+ end
+
def test_explicit_create_scope
hens = Bird.where(:name => 'hen')
assert_equal 'hen', hens.new.name
@@ -1018,23 +1018,84 @@ If you want to find both by name and locked, you can chain these finders togethe
WARNING: Up to and including Rails 3.1, when the number of arguments passed to a dynamic finder method is lesser than the number of fields, say <tt>Client.find_by_name_and_locked("Ryan")</tt>, the behavior is to pass +nil+ as the missing argument. This is *unintentional* and this behavior will be changed in Rails 3.2 to throw an +ArgumentError+.
-There's another set of dynamic finders that let you find or create/initialize objects if they aren't found. These work in a similar fashion to the other finders and can be used like +find_or_create_by_first_name(params[:first_name])+. Using this will first perform a find and then create if the find returns +nil+. The SQL looks like this for +Client.find_or_create_by_first_name("Ryan")+:
+h3. Find or build a new object
+
+It's common that you need to find a record or create it if it doesn't exist. You can do that with the +first_or_create+ and +first_or_create!+ methods.
+
+h4. +first_or_create+
+
+The +first_or_create+ method checks whether +first+ returns +nil+ or not. If it does return +nil+, then +create+ is called. This is very powerful when coupled with the +where+ method. Let's see an example.
+
+Suppose you want to find a client named 'Andy', and if there's none, create one and additionally set his +locked+ attribute to false. You can do so by running:
+
+<ruby>
+Client.where(:first_name => 'Andy').first_or_create(:locked => false)
+# => <Client id: 1, first_name: "Andy", orders_count: 0, locked: false, created_at: "2011-08-30 06:09:27", updated_at: "2011-08-30 06:09:27">
+</ruby>
+
+The SQL generated by this method looks like this:
<sql>
-SELECT * FROM clients WHERE (clients.first_name = 'Ryan') LIMIT 1
+SELECT * FROM clients WHERE (clients.first_name = 'Andy') LIMIT 1
BEGIN
-INSERT INTO clients (first_name, updated_at, created_at, orders_count, locked)
- VALUES('Ryan', '2008-09-28 15:39:12', '2008-09-28 15:39:12', 0, '0')
+INSERT INTO clients (created_at, first_name, locked, orders_count, updated_at) VALUES ('2011-08-30 05:22:57', 'Andy', 0, NULL, '2011-08-30 05:22:57')
COMMIT
</sql>
-+find_or_create+'s sibling, +find_or_initialize+, will find an object and if it does not exist will act similarly to calling +new+ with the arguments you passed in. For example:
++first_or_create+ returns either the record that already existed or the new record. In our case, we didn't already have a client named Andy so the record was created an returned.
+
+The new record might not be saved to the database; that depends on whether validations passed or not (just like +create+).
+
+It's also worth noting that +first_or_create+ takes into account the arguments of the +where+ method. In the example above we didn't explicitly pass a +:first_name => 'Andy'+ argument to +first_or_create+. However, that was used when creating the new record because it was already passed before to the +where+ method.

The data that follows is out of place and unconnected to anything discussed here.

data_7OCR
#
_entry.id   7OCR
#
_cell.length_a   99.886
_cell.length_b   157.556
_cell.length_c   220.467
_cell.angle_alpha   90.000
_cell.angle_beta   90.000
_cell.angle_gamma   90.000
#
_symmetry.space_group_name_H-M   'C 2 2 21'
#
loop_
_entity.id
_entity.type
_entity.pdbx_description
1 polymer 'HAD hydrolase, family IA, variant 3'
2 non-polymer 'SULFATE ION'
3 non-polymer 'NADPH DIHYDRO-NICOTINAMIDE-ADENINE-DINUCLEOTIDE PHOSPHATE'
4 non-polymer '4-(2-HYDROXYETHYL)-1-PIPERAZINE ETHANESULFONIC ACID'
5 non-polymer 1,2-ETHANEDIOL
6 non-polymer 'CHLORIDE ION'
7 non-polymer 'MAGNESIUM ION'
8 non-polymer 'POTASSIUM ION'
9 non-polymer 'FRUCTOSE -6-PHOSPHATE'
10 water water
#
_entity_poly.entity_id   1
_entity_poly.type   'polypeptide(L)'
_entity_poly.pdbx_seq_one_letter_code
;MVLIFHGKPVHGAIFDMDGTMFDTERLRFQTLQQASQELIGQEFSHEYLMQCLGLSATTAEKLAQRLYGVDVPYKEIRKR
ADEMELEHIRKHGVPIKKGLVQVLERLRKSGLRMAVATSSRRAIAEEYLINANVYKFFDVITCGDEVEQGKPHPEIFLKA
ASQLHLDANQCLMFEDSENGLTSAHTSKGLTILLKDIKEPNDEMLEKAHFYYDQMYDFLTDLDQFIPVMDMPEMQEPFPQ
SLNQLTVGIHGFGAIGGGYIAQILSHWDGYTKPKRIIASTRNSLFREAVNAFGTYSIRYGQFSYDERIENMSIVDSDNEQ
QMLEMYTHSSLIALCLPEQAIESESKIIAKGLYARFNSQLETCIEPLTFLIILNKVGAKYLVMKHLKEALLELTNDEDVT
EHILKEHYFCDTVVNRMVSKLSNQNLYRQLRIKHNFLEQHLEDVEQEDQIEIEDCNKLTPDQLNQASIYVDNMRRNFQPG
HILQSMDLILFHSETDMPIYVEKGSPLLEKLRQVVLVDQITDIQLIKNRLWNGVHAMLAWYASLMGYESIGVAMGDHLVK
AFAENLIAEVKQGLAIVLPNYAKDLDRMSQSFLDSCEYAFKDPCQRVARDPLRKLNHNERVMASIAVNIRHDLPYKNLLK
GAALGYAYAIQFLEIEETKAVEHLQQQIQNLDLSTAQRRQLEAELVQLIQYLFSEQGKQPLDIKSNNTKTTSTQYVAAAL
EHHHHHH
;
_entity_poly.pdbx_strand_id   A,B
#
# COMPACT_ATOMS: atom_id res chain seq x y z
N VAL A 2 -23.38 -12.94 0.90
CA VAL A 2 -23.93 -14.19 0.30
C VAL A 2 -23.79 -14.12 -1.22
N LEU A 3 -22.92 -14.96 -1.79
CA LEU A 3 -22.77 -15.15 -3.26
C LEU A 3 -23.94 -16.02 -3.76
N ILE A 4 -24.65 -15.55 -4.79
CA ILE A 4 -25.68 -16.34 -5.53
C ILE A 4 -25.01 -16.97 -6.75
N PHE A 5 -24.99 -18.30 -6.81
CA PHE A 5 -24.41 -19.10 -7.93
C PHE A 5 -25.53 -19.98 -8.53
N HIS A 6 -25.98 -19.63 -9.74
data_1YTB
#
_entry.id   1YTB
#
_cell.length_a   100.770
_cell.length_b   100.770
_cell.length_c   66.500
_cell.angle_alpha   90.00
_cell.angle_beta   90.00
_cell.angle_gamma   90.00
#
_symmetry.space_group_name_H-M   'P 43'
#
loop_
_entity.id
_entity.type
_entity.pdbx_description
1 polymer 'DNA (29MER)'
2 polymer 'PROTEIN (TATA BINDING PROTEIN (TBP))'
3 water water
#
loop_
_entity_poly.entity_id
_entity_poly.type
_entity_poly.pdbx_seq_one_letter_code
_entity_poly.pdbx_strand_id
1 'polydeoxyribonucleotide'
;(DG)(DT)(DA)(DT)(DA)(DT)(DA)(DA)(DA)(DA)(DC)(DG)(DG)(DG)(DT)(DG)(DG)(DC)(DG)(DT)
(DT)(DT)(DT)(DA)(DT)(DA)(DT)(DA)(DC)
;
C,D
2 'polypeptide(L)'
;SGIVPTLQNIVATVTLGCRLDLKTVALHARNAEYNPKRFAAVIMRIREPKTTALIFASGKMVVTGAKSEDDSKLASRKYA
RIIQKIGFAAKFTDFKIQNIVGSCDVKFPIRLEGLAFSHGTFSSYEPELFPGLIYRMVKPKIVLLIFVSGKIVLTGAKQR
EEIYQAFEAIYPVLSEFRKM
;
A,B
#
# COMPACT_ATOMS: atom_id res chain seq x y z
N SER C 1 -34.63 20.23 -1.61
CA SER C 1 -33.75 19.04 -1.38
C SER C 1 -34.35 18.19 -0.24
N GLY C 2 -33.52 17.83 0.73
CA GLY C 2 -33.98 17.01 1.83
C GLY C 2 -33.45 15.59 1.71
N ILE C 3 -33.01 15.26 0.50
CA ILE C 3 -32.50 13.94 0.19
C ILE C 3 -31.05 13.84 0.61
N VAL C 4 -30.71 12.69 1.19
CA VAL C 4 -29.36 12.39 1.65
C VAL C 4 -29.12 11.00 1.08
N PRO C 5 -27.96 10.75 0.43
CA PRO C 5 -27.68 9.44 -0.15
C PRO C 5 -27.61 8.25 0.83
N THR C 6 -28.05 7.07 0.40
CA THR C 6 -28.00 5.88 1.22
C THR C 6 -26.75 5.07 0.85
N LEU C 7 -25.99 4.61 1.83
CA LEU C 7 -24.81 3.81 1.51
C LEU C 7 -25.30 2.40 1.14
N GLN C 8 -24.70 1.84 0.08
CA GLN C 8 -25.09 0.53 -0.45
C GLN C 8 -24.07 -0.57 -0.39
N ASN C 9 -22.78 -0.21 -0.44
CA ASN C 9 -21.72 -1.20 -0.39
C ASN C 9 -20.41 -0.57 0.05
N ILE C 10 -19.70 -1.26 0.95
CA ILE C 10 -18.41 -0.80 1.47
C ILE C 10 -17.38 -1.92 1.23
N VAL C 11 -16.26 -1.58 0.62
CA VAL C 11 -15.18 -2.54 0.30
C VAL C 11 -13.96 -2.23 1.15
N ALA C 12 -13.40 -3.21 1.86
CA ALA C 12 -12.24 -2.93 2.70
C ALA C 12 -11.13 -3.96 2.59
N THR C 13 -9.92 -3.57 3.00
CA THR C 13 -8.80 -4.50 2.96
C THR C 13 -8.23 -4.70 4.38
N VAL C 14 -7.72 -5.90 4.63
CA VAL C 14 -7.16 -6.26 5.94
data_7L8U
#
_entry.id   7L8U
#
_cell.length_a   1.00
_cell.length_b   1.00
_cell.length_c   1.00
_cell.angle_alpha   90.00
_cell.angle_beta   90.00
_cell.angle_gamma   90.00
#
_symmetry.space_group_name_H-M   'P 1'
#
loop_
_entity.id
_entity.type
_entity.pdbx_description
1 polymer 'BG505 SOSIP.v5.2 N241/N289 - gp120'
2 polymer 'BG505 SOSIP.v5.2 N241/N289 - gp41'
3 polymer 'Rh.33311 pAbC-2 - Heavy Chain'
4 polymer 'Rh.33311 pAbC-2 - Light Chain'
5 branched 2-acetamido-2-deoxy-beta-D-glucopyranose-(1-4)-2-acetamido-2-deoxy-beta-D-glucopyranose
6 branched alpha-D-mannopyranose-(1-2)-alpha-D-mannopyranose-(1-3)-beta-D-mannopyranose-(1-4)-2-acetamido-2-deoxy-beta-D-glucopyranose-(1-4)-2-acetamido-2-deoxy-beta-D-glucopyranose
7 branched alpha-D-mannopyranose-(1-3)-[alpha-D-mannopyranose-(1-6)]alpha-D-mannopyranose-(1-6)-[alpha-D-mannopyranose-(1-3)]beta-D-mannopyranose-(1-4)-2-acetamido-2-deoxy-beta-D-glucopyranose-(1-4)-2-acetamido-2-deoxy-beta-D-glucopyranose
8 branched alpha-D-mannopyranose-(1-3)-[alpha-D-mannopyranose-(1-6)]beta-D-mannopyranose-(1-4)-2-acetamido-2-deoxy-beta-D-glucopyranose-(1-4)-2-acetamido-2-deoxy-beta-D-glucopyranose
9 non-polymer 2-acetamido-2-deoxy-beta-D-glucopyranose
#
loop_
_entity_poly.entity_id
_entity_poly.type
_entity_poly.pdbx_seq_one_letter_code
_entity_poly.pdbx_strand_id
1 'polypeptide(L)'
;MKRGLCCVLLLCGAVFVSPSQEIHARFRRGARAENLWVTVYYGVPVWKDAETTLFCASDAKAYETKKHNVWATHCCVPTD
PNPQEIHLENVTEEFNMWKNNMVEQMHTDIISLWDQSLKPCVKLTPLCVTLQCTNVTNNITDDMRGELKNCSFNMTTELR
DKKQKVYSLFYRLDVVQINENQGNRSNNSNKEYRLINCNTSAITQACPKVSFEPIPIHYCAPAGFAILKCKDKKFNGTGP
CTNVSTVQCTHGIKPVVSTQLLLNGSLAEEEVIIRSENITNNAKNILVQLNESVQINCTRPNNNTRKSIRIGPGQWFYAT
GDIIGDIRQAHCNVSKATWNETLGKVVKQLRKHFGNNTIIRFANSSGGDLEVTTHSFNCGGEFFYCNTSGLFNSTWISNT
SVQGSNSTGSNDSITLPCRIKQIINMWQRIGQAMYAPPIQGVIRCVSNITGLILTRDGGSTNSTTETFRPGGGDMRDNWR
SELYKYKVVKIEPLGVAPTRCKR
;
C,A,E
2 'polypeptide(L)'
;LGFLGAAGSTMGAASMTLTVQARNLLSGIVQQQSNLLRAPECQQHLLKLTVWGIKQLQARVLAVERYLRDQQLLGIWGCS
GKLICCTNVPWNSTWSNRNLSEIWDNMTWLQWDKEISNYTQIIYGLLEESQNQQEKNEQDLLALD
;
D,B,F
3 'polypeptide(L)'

+
+NOTE: On previous versions of Rails you could do a similar thing with the +find_or_create_by+ method. Following our example, you could also run something like +Client.find_or_create_by_first_name(:first_name => "Andy", :locked => false)+. This method still works, but it's encouraged to use +first_or_create+ because it's more explicit on what arguments are used to _find_ the record and what arguments are used to _create_ it, resulting in less confusion overall.
+
+h4. +first_or_create!+
+
+You can also use +first_or_create!+ to raise an exception if the new record is invalid. Validations are not covered on this guide, but let's assume for a moment that you temporarily add
+
+<ruby>
+ validates :orders_count, :presence => true
+</ruby>
+
+to your +Client+ model. If you try to create a new +Client+ without passing an +orders_count+, the record will be invalid and an exception will be raised:
+
+<ruby>
+Client.where(:first_name => 'Andy').first_or_create!(:locked => false)
+# => ActiveRecord::RecordInvalid: Validation failed: Orders count can't be blank
+</ruby>
+
+NOTE: Be sure to check the extensive *Active Record Validations and Callbacks Guide* for more information about validations.
+
+h4. +first_or_new+
+
+The +first_or_new+ method will work just like +first_or_create+ but it will not call +create+ but +new+. This means that a new model instance will be created in memory but won't be saved to the database. Continuing with the +first_or_create+ example, we now want the client named 'Nick':
+
+<ruby>
+nick = Client.where(:first_name => 'Nick').first_or_new(:locked => false)
+# => <Client id: nil, first_name: "Nick", orders_count: 0, locked: false, created_at: "2011-08-30 06:09:27", updated_at: "2011-08-30 06:09:27">
+
+nick.persisted?
+# => false
+
+nick.new_record?
+# => true
+</ruby>
+
+Because the object is not yet stored in the database, the SQL generated looks like this:
+
+<sql>
+SELECT * FROM clients WHERE (clients.first_name = 'Nick') LIMIT 1
+</sql>
+
+When you want to save it to the database, just call +save+:
<ruby>
-client = Client.find_or_initialize_by_first_name('Ryan')
+nick.save
+# => true
</ruby>
-will either assign an existing client object with the name "Ryan" to the client local variable, or initialize a new object similar to calling +Client.new(:first_name => 'Ryan')+. From here, you can modify other fields in client by calling the attribute setters on it: +client.locked = true+ and when you want to write it to the database just call +save+ on it.
+Just like you can use *+build+* instead of *+new+*, you can use *+first_or_build+* instead of *+first_or_new+*.
h3. Finding by SQL